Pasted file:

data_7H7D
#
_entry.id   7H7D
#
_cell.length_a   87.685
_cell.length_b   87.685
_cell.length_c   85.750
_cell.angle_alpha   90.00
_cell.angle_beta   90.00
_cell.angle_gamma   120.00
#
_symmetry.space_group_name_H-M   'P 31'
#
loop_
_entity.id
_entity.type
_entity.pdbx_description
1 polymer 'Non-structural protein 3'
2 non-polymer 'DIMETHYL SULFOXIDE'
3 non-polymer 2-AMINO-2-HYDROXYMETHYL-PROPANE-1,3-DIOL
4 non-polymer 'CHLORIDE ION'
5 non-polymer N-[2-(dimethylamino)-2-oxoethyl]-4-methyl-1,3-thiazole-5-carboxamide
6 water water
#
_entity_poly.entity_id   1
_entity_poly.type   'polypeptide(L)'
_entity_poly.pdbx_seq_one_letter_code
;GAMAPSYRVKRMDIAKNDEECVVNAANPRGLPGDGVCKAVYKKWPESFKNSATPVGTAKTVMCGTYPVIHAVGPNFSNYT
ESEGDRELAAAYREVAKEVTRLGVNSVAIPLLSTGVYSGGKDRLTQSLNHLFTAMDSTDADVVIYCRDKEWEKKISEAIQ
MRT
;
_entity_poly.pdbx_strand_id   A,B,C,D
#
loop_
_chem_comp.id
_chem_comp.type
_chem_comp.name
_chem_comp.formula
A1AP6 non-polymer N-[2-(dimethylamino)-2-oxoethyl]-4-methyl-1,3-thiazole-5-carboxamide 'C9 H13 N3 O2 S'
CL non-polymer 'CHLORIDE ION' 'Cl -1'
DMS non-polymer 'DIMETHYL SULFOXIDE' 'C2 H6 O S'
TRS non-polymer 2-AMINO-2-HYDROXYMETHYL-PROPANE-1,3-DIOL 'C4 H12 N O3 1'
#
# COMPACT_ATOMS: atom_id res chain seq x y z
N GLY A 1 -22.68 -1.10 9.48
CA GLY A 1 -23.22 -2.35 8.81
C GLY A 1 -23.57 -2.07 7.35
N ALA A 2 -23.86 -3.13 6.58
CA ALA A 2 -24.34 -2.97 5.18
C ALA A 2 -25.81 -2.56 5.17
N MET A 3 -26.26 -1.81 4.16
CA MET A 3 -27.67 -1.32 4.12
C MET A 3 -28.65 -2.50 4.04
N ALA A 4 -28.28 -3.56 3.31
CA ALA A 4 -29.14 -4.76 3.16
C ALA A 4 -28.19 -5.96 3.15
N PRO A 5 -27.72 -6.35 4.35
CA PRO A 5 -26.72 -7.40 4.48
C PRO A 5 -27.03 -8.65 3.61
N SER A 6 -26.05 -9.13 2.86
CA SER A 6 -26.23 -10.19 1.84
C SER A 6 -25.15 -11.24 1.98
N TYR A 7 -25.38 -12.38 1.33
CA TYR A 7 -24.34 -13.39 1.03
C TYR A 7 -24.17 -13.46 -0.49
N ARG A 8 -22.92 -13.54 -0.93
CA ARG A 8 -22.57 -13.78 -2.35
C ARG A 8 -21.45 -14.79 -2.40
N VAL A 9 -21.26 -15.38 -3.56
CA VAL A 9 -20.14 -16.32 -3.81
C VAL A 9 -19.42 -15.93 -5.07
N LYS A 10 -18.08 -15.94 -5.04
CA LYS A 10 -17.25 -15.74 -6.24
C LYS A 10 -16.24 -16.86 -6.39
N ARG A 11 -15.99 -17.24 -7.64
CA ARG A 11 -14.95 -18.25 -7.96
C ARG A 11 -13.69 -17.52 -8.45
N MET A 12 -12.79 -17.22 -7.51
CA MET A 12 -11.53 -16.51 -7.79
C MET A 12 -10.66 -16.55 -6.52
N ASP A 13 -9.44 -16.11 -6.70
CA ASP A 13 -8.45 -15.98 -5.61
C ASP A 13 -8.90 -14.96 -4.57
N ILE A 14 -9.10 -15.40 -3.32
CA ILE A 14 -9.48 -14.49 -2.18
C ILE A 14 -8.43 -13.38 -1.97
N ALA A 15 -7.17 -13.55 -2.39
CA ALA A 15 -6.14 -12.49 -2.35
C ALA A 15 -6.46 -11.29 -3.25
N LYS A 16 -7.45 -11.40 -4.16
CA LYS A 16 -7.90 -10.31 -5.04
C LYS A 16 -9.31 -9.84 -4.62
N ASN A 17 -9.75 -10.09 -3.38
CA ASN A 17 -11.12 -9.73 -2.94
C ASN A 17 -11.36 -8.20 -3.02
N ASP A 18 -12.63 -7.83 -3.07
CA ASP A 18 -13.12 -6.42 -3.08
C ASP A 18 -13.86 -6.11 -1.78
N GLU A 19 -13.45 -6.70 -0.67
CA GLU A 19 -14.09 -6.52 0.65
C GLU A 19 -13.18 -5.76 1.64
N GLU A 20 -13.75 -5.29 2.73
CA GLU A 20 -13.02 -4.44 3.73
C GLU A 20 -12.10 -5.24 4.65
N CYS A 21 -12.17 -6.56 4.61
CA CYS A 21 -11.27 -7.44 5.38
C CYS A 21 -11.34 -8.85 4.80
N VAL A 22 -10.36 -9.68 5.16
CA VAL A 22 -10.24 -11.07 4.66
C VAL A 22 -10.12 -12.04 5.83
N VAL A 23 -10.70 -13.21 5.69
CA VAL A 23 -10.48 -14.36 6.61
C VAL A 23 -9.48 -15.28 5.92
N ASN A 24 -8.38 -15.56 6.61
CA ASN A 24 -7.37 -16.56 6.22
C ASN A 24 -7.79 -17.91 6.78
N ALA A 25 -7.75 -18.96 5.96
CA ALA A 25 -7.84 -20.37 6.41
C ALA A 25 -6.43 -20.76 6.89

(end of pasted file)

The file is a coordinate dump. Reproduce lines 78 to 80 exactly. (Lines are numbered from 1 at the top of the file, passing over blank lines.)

N MET A 12 -12.79 -17.22 -7.51
CA MET A 12 -11.53 -16.51 -7.79
C MET A 12 -10.66 -16.55 -6.52